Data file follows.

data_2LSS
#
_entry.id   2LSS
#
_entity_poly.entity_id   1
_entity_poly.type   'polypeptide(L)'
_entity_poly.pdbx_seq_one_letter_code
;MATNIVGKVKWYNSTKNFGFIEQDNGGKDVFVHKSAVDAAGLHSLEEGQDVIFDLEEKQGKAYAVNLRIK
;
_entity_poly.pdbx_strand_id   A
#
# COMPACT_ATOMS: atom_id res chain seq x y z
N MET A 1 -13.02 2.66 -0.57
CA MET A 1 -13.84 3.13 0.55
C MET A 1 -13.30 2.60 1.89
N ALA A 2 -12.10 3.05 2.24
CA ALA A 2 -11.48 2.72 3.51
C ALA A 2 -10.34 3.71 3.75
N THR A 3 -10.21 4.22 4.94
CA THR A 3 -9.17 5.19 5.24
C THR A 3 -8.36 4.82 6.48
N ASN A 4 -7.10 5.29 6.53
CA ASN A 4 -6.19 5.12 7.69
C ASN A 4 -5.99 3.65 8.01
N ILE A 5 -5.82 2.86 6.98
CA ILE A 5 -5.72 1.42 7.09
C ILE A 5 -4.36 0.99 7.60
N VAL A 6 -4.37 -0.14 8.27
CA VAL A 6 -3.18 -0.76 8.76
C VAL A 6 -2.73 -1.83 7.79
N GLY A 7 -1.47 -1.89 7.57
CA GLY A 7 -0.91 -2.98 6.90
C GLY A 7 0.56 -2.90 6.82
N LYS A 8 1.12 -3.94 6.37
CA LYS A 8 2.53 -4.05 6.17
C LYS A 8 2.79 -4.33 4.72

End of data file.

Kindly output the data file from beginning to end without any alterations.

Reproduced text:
data_2LSS
#
_entry.id   2LSS
#
_entity_poly.entity_id   1
_entity_poly.type   'polypeptide(L)'
_entity_poly.pdbx_seq_one_letter_code
;MATNIVGKVKWYNSTKNFGFIEQDNGGKDVFVHKSAVDAAGLHSLEEGQDVIFDLEEKQGKAYAVNLRIK
;
_entity_poly.pdbx_strand_id   A
#
# COMPACT_ATOMS: atom_id res chain seq x y z
N MET A 1 -13.02 2.66 -0.57
CA MET A 1 -13.84 3.13 0.55
C MET A 1 -13.30 2.60 1.89
N ALA A 2 -12.10 3.05 2.24
CA ALA A 2 -11.48 2.72 3.51
C ALA A 2 -10.34 3.71 3.75
N THR A 3 -10.21 4.22 4.94
CA THR A 3 -9.17 5.19 5.24
C THR A 3 -8.36 4.82 6.48
N ASN A 4 -7.10 5.29 6.53
CA ASN A 4 -6.19 5.12 7.69
C ASN A 4 -5.99 3.65 8.01
N ILE A 5 -5.82 2.86 6.98
CA ILE A 5 -5.72 1.42 7.09
C ILE A 5 -4.36 0.99 7.60
N VAL A 6 -4.37 -0.14 8.27
CA VAL A 6 -3.18 -0.76 8.76
C VAL A 6 -2.73 -1.83 7.79
N GLY A 7 -1.47 -1.89 7.57
CA GLY A 7 -0.91 -2.98 6.90
C GLY A 7 0.56 -2.90 6.82
N LYS A 8 1.12 -3.94 6.37
CA LYS A 8 2.53 -4.05 6.17
C LYS A 8 2.79 -4.33 4.72